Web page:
ThMogget t1_jaa9ftb wrote

This is not anime, not even close. It doesn’t look like it or feel like it. It’s cool and new and deserves a chance, but call it something else.

One of the great features of anime is its ability to show us the impossible. Things that might never work with live action, no matter how much CGI you throw at it. This method starts with the limits of live action and goes from there.

This reminds me a bit of graphic novels that are made from real photos and then stylized from there. It’s a cool new look, but it’s also limited in form.


ThMogget t1_j99ce9n wrote

>Is determinism true? I have no idea. That’s a question for quantum physicists to fight about. The interesting philosophical question is what if anything would follow about free will if it were true. - OP article

Determinism is as true as makes no difference. No it is not a physics question and nothing follows.

As I think both Harris and Dennett point out, physics is irrelevant here. Being a slave to the dice is no more free than being a slave to the clockwork. Stochastic mechanics are no more free than any other - they must be exactly random. Random behavior is the opposite of willpower.

Besides, a device that is random cannot compute. It’s a very good thing that at the scale of huge neuron cells, all the quantum randomness has averaged out - or the cell machinery couldn’t work. Your brain thinks because your neurons are non-random. The brain is a huge macrostructure with many emergent layers between your thoughts and molecular randomness.

Quantum mechanics isn’t magic or supernatural. It highlights the huge gap in training between physicists and philosophers that anyone could mention quantum anything in a discussion of free will without being laughed out of existence. It is the sort of silly grasping for mysterious skyhooks that Dennett is fond of roasting people for.


ThMogget t1_j9995x7 wrote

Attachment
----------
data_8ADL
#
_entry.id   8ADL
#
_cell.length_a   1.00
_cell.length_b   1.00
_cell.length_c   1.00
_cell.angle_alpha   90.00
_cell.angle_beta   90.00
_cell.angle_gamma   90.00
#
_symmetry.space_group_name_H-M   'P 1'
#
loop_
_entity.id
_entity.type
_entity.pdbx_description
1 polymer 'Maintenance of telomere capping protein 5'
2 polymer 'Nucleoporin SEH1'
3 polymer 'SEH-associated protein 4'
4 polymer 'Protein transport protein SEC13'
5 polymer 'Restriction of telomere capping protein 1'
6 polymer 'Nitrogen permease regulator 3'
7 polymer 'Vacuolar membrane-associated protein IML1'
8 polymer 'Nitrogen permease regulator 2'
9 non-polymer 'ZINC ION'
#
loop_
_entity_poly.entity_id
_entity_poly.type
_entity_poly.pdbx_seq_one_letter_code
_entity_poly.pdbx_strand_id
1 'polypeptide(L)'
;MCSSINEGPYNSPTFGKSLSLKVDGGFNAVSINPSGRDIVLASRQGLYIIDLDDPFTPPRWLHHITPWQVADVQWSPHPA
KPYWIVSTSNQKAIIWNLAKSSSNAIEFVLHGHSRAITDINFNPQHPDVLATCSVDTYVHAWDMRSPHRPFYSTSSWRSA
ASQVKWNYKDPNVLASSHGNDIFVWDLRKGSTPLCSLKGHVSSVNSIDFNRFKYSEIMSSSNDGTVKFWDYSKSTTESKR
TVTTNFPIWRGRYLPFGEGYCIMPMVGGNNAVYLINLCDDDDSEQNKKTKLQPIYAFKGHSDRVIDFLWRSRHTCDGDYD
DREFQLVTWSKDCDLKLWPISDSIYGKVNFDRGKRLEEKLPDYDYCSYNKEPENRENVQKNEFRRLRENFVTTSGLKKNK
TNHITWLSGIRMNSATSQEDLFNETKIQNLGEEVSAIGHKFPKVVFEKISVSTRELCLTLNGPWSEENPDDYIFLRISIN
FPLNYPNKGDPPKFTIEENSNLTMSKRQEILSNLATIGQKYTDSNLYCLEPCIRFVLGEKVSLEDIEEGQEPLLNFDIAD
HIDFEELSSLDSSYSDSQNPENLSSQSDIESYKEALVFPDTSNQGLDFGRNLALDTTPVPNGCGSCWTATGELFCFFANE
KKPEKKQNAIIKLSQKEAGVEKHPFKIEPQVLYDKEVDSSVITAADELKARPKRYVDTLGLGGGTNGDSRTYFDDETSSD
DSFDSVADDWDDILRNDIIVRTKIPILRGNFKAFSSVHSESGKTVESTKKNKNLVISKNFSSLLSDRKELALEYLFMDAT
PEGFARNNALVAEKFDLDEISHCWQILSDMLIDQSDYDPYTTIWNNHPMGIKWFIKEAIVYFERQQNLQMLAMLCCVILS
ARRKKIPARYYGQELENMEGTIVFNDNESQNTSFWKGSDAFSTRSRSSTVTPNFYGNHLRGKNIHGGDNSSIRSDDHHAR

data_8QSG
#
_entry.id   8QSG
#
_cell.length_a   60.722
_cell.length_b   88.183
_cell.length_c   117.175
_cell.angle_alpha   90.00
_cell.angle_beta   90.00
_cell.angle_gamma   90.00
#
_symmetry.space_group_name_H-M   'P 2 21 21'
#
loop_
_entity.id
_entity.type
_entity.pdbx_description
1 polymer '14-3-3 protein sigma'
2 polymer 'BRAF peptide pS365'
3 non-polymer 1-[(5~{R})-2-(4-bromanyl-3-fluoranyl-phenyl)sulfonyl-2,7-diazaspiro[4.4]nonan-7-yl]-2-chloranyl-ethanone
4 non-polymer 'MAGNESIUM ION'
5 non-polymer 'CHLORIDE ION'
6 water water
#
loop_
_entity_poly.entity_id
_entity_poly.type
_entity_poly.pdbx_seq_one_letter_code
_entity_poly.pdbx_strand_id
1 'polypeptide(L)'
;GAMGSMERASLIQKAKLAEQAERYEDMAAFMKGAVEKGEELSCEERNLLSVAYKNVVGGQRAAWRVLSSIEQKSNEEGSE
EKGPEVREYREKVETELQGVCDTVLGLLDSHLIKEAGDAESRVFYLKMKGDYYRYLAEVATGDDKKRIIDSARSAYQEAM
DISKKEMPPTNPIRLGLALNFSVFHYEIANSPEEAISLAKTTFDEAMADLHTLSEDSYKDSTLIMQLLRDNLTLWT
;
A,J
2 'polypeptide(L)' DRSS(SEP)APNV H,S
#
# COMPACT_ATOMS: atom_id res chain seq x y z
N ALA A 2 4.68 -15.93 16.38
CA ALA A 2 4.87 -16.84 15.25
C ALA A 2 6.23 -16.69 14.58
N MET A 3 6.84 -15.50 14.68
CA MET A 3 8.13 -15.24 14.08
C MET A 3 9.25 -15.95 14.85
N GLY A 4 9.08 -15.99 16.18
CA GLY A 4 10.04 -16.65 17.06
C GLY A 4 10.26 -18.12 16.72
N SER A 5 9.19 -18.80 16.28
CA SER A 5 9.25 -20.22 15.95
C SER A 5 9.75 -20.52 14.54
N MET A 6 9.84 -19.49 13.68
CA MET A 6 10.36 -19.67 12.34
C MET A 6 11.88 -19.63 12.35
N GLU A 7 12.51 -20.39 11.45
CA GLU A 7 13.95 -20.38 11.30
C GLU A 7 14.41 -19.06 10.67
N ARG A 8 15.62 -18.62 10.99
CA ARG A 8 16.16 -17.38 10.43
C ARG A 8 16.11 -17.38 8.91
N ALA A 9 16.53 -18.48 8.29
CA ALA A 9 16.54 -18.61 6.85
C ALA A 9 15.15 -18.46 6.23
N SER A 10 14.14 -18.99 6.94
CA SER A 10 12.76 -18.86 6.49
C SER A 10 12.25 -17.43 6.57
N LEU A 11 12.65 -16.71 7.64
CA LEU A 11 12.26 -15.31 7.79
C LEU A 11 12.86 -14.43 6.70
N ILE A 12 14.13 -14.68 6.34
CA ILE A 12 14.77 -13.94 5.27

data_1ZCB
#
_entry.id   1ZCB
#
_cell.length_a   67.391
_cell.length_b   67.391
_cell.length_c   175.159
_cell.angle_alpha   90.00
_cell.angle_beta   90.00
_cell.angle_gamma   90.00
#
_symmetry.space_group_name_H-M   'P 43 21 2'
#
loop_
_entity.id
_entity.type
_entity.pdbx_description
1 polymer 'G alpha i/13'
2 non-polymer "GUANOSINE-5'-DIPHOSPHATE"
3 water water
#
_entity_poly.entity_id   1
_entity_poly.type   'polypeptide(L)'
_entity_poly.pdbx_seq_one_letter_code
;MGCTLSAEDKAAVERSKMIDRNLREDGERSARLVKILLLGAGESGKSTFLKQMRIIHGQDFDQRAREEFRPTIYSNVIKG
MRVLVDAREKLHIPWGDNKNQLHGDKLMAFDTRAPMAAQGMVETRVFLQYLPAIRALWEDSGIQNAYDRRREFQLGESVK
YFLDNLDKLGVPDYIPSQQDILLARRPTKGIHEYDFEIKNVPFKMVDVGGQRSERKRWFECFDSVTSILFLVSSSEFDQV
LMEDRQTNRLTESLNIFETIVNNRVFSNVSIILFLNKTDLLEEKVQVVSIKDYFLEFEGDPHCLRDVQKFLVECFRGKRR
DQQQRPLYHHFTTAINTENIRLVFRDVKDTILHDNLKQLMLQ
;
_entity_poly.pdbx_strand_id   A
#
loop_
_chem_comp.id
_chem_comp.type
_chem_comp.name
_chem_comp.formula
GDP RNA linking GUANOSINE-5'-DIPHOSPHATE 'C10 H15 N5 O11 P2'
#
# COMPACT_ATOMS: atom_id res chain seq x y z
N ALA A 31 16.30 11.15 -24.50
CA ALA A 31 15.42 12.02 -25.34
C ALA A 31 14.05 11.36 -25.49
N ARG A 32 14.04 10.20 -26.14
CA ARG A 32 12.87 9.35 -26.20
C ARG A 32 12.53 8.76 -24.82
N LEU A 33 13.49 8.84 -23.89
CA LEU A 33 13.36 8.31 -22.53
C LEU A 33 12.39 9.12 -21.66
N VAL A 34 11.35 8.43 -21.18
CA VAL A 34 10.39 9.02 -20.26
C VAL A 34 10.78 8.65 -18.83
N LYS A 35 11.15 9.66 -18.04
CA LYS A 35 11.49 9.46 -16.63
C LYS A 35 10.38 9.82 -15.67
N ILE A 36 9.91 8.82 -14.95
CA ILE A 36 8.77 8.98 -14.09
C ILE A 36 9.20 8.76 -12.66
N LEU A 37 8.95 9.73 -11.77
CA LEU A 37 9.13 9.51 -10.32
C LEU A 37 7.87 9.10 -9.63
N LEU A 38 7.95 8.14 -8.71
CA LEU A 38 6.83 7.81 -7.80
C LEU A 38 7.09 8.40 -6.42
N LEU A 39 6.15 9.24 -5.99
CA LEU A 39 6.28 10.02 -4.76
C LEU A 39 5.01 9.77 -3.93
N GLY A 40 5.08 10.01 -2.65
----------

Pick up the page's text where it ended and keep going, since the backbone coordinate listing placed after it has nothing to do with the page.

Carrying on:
I am glad to see Sam Harris and Daniel Dennett in the illustration there. If any two books really introduced the public to the issue it would be Free Will by Harris and Elbow Room by Dennett. Regardless of your own position on the subject or your feelings about these two men, they are required reading. Is there any other work that we think is essential here? If so, why?

This article (and the linked one about Harris) are essentially efforts to add minor nuances to these books. If there is some real new angle I sure missed it.

Having read Dennett’s book, I would argue that his brand of compatibilism is best described by what it is not - by what it attacks rather than what it proposes, if anything.

Compatibilism takes determinism at the level of subconscious cognition to be a given. It then points out all the reasons why people apply motivated reasoning to escape this obvious fact, and how misguided they are. Its only real claim is that the commonsense version and experience of free will does not require the super free will philosophers and theologians are chasing. Anyone who is seeking the latter to justify the former is in error on multiple levels. It is not the compatibilists who are trying yo redefine things, the incompatibilists did it first intentionally to perform a bait-and-switch.

Apart from pointing these two things out, there isn’t much else. What the commonsense free will is, how it emerges, and how we should think about it is murky. Is the divide between conscious and subconscious relevant? Can we draw moral or practical implications from this or are we forced to work-arounds? Do we treat moral failures more like hardware failures and focus on containment and repair rather than punishment and virtue?

I feel Dennett merely raises these resulting questions without attempting to solve them.


ThMogget t1_irvxgs5 wrote

Same way you teach love to children - show it to them. A set of training data full of love will teach an AI what love looks like.

The tricky part is programming the actions.

Is this an art bot? The show it images of love, and how to paint, and it will paint love images.

Is this a chatbot? Show it loving speech, and it will speak with love.